New Dorms: Fact or Fiction?

-Tori Langworthy, Contributing Writer

“I can’t wait to see the new dorms,” said Faith Varner, sophomore psychology major from Raymond, Miss. Varner said that she has been waiting to hear about the dorms, but feels like she knows nothing. Many students, upper and lower classman, are waiting with anticipation to hear more information about the new dorms that will be finished by the fall of 2015. In addition to this, many rising seniors have questions about the status of off campus living. Dr. Jim Turcotte, vice president of enrollment management and student affairs has the answers to these questions.

“Dr. Steve Stanford is managing the companies that are building, and they have given him assurances. They have signed contracts guaranteeing him that they will be ready. We are so confident, we are going to do room sign ups and proceed as if they are going to be moved into, cause we think that this is going to happen,” said Turcotte when asked about the progress and completion of the new dorms.

The new dorms are providing a total of 184 beds, which is 46 suites. These will be filled in the order of seniority. “We are going to take seniority and groups first. Meaning if you are a senior, and in a group of four, than it is top priority. If you are a junior and a group of four, you are next,” Turcotte said. With four separate bedrooms, two suite bathrooms, a full kitchen, a living area, and a dining area, these dorms will be the ideal home for upper classman college students in the fall. No meal plan will be required for students who live in the new dorm, because of the kitchen. Students will get a taste of independence. Of course, with amenities like these, this dorm will more than likely be priced higher than the current dorms on campus, but according to Turcotte, the cost to live in the new dorms has not been decided on yet.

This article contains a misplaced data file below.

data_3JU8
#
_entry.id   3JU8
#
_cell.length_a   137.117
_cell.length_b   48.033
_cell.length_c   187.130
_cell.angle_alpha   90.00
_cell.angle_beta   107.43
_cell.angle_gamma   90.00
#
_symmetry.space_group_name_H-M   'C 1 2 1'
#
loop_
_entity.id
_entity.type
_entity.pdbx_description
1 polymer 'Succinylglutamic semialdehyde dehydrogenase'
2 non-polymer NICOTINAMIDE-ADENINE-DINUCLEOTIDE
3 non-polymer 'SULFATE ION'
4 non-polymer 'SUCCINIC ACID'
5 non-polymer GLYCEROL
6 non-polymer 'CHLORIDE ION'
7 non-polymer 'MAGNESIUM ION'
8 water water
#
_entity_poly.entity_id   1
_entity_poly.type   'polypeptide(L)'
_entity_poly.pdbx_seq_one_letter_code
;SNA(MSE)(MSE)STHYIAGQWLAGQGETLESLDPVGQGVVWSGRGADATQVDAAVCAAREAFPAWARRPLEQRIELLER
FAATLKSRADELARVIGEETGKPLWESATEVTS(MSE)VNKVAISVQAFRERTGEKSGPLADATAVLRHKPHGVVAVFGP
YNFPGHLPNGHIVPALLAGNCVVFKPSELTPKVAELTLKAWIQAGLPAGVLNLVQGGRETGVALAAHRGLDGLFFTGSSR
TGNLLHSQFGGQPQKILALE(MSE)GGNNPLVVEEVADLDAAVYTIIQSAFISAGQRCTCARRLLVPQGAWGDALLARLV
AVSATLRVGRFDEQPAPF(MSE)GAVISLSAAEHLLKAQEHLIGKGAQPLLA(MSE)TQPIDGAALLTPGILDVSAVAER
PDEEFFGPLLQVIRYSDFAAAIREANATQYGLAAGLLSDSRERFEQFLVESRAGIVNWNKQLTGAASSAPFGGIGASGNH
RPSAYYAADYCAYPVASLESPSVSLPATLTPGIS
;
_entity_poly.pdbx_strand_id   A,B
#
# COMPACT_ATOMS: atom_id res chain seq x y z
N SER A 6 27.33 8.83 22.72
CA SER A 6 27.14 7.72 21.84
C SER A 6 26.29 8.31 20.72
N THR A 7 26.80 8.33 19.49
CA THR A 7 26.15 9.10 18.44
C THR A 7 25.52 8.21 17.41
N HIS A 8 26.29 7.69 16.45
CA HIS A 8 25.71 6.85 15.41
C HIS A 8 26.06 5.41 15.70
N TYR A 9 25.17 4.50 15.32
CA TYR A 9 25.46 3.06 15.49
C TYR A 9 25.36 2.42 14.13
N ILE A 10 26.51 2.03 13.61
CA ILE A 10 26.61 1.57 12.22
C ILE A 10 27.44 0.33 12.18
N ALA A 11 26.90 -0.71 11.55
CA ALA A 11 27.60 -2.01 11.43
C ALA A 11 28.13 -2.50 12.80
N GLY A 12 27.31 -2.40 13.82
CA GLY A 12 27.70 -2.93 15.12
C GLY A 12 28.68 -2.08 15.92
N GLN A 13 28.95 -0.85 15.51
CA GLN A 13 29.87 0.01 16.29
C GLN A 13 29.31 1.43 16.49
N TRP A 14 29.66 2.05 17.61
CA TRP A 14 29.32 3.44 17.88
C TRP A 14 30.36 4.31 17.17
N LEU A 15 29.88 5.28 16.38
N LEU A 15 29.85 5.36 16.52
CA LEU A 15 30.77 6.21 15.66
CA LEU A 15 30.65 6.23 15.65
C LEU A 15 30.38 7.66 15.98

Because of the new housing being built, Turcotte says that no incentives will be given to seniors to live off campus. “We do not have plans this year to select a group of students, and let them keep their residential scholarships, and move off campus,” said Turcotte. In the past eight years, there were four times that seniors were given incentives to live off campus, because there were not enough beds and the dorms were over capacity. That is not the case for this year, and administration is sure that there will be plenty of housing for students. This means that rising seniors who want to live off campus will not receive on campus living scholarships. They will receive only commuter scholarships. Commuter scholarships are essentially half of the on campus living scholarships, which means that seniors who want to live off campus need to do the math; will living off campus be cheaper or more expensive than living in the dorms. There are several aspects that come in to play when thinking about off campus living, but administration is encouraging all students to embrace living on campus.

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